A fascinating new study published in the journal Nature Neuroscience reveals that for those who have phobias and fears, the solution to their problem may come in their sleep. The study was conducted by Katherina Hauner, the assistant director of the Cognitive Neuroscience Laboratory of the Rehabilitation Institute of Chicago at the Northwestern University Feinberg School of Medicine, and its results indicated that people’s fears could be reduced simply by sending a sensory cue linked to the phobia while they were sleeping.
The study used mild shock to invoke a fear response – shock is one of the most commonly-used forms of fear conditioning in psychological studies. Fifteen study participants were exposed to two different faces at the same time that they received the mild shock; at the same time they were exposed to the specific strong and memorable scents of mint and lemon. Each scent was associated with a different one of the faces. The reason for using scent as part of the experiment is that our bodies detect and recognize smells even when we are asleep.
Once the experiment’s researchers determined that the fear response was firmly conditioned in the study participants and that they had learned to fear the faces as well as the smells that were accompanied by the shocks, they asked the participants to take a nap while hooked up to sleep study technology to monitor their brain wave movement. Once each participant had entered into the phase of sleep known as slow wave, the researchers again exposed them to one of the smells that they had been taught to fear. Though the smells evoked a strong fear response when they were first detected during sleep, the longer the participant was in the slow wave state and exposed to the smell, the more the fear response dissipated.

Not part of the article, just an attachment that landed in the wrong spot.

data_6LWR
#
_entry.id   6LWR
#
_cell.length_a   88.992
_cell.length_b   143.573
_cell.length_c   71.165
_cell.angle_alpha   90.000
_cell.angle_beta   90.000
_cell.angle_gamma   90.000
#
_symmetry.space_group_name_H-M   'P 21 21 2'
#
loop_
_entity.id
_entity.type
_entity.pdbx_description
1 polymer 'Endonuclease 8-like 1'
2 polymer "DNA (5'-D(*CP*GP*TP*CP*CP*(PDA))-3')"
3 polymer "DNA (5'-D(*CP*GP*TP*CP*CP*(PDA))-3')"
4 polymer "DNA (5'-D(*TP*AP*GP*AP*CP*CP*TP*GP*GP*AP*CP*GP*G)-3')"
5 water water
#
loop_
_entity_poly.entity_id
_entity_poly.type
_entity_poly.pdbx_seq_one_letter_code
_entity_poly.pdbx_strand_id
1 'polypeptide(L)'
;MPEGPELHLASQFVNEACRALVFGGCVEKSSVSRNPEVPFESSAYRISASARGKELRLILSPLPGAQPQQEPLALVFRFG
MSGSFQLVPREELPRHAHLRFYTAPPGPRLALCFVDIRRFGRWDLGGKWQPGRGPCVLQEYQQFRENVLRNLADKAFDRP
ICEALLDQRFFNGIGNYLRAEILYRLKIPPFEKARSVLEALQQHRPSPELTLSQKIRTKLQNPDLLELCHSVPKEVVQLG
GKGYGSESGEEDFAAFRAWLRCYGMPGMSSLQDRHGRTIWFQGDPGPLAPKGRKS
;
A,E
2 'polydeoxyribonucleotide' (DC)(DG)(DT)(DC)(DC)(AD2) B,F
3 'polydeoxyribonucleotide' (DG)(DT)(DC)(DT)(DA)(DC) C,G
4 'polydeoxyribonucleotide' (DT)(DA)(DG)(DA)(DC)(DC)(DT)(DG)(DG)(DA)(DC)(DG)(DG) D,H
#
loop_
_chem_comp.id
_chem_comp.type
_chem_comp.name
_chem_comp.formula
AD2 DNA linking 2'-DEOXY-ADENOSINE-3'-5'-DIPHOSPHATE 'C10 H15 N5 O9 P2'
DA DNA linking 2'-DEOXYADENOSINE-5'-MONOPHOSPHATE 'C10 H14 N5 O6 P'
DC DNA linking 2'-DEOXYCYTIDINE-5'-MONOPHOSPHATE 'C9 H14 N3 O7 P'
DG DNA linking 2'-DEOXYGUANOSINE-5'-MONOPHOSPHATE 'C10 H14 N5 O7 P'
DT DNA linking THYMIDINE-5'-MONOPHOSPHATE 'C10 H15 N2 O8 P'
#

Perhaps most interestingly, following their naps, the participants were again exposed to the pictures of the faces that they had been conditioned to fear, and when they saw the face that had been associated with the smell that they were exposed to while they slept, their fear response while awake was markedly reduced. This means that the change that took place during their slow phase sleep cycle was actually learned. Adjustments to the amount of time that each subject was exposed to the smell while they were asleep made direct correlative differences in the amount of fear that was experienced when they were awake.
The study’s results are of great interest to those in the world of psychiatry. According to Edward Pace-Schott, an assistant professor of psychiatry at the Harvard Medial School, “it suggests that if you can get contextual information into the brain during sleep, some sort of learning process can take place. The fact that it gets into the brain during sleep is remarkable.” The possibility exists that this discovery can be used to assist people who suffer from acute phobias, post-traumatic stress disorder, and other psychological issues that impact the quality of their lives.